New Year, New You?

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We’ve all been there – it’s New Year’s Eve, the clock strikes midnight and you’ve made a New Years’ resolution that this is your year to get fit and healthy. If this sounds familiar, but you don’t know where to start or what kind of exercise to do, below are a few suggestions to help you kick start things. The exercises below require minimal equipment and are adaptable for most fitness levels.


Yoga is generally low impact and involves more dynamic stretching moves rather than ballistic exercises; this means it is great for those problematic joints such as knees, ankles and hips. It can be as strenuous or as easy as you desire with beginner yoga classes generally being suitable for someone with a low level of fitness. If you haven’t tried yoga before, you may want to attend a class at a yoga studio or your local gym. If you’re more familiar with yoga, there are plenty of great workouts available on DVD and YouTube that can be done at home.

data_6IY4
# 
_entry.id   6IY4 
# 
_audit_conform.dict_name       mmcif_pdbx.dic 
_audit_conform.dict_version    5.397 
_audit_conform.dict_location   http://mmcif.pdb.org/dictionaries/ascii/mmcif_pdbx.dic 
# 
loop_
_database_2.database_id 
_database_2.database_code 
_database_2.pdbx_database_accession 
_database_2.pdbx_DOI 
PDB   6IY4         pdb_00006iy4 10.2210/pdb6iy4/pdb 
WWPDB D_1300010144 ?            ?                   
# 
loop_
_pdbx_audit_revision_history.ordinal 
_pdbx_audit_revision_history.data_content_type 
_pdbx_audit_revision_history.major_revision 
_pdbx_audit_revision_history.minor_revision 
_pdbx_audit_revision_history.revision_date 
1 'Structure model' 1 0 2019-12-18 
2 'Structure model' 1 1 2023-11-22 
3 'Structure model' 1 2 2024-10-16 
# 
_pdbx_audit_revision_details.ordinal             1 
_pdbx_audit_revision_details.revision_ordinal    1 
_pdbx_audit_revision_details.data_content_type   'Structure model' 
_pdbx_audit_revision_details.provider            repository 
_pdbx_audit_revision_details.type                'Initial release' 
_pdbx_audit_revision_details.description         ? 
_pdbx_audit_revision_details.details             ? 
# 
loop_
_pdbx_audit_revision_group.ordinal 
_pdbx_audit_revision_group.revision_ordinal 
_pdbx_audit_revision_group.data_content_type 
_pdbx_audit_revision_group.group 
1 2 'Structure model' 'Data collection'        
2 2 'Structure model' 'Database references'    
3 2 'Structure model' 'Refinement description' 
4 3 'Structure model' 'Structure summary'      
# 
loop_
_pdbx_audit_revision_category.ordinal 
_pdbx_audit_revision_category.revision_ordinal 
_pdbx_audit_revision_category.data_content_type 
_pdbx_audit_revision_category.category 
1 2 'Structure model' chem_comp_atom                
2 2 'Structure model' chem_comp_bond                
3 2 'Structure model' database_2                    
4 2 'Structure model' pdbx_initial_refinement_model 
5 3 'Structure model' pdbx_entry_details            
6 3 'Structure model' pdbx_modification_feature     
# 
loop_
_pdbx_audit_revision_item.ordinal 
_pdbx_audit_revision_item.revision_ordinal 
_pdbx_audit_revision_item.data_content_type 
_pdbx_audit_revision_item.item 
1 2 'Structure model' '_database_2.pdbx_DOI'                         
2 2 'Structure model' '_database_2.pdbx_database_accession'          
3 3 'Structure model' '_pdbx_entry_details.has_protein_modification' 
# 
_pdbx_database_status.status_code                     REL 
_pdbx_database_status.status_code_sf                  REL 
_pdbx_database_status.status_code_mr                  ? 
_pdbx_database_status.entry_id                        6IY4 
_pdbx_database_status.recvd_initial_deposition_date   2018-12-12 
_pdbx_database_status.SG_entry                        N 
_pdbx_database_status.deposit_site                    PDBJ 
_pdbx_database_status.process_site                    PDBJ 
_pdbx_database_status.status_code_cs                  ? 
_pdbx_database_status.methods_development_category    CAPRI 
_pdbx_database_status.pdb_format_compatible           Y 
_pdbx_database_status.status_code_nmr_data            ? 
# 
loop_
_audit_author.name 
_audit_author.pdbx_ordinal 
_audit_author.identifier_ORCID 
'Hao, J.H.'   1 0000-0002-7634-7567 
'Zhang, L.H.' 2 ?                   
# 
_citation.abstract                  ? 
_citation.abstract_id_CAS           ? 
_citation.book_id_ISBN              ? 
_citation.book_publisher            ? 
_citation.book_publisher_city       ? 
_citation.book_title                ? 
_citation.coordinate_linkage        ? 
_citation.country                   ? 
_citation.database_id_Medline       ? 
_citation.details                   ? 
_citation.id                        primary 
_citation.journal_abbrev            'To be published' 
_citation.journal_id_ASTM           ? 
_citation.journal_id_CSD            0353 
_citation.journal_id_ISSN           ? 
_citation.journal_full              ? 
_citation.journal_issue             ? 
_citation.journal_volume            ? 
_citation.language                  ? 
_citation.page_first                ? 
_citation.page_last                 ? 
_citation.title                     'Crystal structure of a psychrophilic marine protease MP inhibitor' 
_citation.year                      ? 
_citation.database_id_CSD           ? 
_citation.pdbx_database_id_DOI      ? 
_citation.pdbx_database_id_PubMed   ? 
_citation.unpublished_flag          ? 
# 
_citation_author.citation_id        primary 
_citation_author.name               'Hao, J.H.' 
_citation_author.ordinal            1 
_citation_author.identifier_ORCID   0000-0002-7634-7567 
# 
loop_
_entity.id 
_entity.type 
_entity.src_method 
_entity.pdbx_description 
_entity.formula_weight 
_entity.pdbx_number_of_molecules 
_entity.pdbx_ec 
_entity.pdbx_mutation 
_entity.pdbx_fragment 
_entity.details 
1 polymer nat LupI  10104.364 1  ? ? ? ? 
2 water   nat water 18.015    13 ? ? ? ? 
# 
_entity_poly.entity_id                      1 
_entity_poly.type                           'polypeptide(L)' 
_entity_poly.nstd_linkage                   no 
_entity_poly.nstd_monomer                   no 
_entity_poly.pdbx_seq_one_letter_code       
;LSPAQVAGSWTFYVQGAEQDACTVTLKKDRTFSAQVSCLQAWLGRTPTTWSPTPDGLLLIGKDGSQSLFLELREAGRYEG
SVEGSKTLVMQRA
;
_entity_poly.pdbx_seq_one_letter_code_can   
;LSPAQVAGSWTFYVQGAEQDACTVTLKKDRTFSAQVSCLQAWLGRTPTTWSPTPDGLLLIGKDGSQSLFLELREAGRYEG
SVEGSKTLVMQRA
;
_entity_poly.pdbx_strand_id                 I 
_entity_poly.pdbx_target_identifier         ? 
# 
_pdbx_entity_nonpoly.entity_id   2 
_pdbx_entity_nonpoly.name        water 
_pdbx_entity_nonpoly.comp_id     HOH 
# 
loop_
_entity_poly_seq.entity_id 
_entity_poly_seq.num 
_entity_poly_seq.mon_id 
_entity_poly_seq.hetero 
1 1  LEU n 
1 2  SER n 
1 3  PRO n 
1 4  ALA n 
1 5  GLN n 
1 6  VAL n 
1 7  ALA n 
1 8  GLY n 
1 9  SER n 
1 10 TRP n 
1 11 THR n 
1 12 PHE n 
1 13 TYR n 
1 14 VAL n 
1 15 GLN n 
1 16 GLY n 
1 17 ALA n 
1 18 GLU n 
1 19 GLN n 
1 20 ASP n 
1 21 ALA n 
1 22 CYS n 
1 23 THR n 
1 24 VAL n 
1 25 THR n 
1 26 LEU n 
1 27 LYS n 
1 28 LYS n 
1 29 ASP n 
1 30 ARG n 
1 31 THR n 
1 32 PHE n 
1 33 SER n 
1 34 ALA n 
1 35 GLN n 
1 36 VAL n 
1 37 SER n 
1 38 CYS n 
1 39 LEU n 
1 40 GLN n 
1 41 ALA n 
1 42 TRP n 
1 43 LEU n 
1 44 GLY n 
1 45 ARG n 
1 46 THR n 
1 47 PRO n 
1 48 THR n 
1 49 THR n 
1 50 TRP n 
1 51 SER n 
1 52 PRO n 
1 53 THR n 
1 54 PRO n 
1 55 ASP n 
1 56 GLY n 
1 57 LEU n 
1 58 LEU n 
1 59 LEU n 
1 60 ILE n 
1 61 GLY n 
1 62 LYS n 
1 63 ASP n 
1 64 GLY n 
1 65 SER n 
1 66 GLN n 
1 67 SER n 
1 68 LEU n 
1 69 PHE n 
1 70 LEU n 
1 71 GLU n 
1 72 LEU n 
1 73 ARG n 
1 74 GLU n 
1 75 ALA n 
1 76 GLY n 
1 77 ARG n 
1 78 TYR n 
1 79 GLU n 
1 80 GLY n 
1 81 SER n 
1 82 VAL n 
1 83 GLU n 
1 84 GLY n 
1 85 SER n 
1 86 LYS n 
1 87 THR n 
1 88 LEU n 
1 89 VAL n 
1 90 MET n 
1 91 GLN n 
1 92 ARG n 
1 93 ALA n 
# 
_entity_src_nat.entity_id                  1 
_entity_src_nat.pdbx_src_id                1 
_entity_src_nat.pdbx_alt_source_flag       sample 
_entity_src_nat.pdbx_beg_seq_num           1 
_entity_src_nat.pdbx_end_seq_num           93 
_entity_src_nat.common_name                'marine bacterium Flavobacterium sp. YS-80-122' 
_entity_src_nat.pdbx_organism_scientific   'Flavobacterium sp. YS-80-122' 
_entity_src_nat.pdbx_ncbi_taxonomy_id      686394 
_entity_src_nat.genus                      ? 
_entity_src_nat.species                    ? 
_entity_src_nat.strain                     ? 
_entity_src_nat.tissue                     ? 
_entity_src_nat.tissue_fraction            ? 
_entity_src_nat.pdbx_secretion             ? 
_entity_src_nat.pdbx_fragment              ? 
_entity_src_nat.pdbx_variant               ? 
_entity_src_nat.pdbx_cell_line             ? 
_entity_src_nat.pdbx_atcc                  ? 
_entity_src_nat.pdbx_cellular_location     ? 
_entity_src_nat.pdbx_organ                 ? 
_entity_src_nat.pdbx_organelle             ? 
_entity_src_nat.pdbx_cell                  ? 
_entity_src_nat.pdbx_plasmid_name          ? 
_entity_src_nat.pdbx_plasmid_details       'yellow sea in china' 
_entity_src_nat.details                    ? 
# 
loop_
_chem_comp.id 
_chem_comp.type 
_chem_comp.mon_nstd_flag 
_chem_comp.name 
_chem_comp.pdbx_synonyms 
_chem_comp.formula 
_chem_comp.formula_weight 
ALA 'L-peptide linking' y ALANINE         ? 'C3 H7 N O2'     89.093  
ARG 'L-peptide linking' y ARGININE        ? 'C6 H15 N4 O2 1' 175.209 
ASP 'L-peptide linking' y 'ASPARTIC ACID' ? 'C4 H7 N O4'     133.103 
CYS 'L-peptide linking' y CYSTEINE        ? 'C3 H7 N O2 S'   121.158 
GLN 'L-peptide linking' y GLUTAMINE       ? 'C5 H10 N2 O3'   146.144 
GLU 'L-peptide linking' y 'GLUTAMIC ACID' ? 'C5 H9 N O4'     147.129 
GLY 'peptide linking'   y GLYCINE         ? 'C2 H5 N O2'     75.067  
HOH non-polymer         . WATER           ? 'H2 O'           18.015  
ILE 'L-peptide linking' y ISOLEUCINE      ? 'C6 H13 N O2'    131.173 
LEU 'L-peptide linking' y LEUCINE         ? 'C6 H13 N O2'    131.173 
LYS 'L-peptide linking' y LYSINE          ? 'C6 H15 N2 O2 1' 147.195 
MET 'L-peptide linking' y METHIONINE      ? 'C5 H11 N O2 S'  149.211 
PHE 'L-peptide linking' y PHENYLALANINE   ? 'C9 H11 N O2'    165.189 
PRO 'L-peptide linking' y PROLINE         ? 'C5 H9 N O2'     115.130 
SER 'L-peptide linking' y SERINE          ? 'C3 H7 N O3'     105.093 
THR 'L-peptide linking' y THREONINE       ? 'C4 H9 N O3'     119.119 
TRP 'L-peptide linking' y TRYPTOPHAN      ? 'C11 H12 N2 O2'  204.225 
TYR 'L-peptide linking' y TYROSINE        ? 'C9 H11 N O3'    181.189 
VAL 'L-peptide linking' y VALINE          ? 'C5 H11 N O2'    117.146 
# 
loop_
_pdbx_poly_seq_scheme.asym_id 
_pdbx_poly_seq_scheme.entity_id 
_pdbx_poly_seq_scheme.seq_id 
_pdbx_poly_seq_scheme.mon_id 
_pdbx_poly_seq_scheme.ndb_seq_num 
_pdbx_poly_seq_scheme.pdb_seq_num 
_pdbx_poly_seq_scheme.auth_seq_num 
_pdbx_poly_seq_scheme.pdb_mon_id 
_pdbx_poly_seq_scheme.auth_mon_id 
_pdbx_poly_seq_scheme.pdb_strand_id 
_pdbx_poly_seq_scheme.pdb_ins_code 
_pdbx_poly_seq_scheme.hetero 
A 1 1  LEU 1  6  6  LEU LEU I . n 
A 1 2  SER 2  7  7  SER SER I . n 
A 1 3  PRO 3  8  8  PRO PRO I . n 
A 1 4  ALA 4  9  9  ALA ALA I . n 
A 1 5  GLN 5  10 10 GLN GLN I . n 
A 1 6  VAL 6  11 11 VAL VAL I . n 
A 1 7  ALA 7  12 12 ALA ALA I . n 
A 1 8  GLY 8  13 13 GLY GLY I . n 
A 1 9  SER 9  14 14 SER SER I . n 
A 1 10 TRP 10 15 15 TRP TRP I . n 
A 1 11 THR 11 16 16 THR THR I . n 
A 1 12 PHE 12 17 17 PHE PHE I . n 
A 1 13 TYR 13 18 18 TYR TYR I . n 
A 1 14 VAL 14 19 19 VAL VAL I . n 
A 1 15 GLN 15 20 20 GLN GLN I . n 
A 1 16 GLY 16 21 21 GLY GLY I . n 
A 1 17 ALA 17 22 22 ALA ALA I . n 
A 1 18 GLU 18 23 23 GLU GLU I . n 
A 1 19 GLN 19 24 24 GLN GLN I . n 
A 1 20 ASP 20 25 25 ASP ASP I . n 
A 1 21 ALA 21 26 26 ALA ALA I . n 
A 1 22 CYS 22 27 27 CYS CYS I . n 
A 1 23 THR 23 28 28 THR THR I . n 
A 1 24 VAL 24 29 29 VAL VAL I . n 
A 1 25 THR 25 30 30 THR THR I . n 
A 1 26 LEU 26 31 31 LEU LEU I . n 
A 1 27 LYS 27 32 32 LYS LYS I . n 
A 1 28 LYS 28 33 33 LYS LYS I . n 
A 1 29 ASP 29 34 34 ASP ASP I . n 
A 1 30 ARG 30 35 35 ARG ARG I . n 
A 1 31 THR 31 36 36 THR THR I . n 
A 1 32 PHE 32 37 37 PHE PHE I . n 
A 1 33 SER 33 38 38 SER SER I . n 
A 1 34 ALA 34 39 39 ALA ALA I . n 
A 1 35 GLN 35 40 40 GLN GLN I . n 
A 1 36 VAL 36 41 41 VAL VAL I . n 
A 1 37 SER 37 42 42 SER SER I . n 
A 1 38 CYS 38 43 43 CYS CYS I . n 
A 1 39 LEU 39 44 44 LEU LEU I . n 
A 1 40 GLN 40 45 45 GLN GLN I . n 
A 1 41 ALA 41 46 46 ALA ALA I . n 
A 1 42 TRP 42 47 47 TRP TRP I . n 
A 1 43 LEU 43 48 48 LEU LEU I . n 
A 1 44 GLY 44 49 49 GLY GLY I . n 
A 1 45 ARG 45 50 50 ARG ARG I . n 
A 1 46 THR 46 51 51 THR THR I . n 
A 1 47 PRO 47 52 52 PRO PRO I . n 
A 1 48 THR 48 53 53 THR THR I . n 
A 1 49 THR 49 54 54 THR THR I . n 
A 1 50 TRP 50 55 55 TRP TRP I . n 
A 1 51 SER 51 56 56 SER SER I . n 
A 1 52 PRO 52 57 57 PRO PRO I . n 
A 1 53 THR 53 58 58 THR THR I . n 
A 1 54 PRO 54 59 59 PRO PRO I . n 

Like yoga, swimming is low impact and can be a great cardiovascular workout for those with joint problems. Swimming is a great all-over body workout as it uses nearly all of your muscles, and it can improve your flexibility and endurance over time. Although it may be considered a summer pastime, swimming can be enjoyed year round with the help of heated and indoor pools.


Although boxing may sound like a strenuous form of exercise, it doesn’t necessarily have to be. One of the major benefits of boxing is that it can provide an excellent cardio workout without utilising the lower body. If you have joint or muscle injuries in your legs or knees, boxing (just using the arms) can elevate heart rate, improve cardiovascular endurance, burn calories and build muscle tone. So if 2015 is your year to get fit, perhaps try one or all of these forms of exercise. They are low impact, can be tailored to your fitness level and generally accommodate for injury or joint issues. If these forms of exercise don’t take your fancy, try talking to a trainer at your local gym or speak to your doctor about alternatives.  


*This article should be taken as general advice only. It is strongly advised that you speak to your doctor prior to starting a new exercise program for more comprehensive advice.

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